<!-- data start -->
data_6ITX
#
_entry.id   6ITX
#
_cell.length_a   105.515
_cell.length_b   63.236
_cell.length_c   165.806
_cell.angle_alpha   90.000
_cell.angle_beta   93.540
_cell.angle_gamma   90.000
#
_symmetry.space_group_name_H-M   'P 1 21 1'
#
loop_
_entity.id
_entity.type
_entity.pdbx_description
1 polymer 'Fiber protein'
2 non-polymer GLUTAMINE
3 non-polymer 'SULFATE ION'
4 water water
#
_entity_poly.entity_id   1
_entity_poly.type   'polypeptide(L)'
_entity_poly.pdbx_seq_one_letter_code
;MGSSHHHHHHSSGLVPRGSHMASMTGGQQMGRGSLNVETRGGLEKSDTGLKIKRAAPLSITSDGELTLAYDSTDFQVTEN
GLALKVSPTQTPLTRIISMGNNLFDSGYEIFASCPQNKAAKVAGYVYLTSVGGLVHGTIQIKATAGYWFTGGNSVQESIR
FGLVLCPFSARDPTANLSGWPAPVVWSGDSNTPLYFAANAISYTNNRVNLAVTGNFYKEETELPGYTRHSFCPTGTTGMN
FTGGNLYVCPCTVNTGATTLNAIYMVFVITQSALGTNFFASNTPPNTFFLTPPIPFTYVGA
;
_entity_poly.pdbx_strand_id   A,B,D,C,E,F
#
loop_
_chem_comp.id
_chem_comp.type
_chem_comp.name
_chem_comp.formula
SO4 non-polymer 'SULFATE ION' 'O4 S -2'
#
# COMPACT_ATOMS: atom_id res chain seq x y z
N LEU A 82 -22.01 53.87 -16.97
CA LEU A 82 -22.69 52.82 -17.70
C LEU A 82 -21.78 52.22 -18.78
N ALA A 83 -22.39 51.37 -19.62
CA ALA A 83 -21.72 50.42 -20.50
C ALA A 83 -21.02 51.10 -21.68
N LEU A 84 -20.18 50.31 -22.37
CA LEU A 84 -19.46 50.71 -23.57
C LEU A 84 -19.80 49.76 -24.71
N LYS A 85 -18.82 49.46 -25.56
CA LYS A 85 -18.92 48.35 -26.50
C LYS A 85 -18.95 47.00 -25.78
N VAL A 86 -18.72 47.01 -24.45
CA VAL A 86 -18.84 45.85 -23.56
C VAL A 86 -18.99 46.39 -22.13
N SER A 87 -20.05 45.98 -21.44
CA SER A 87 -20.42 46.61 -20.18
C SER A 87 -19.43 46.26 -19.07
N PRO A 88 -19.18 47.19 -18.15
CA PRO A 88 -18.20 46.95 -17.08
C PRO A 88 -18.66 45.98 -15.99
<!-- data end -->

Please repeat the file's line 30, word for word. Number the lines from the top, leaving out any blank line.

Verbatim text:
;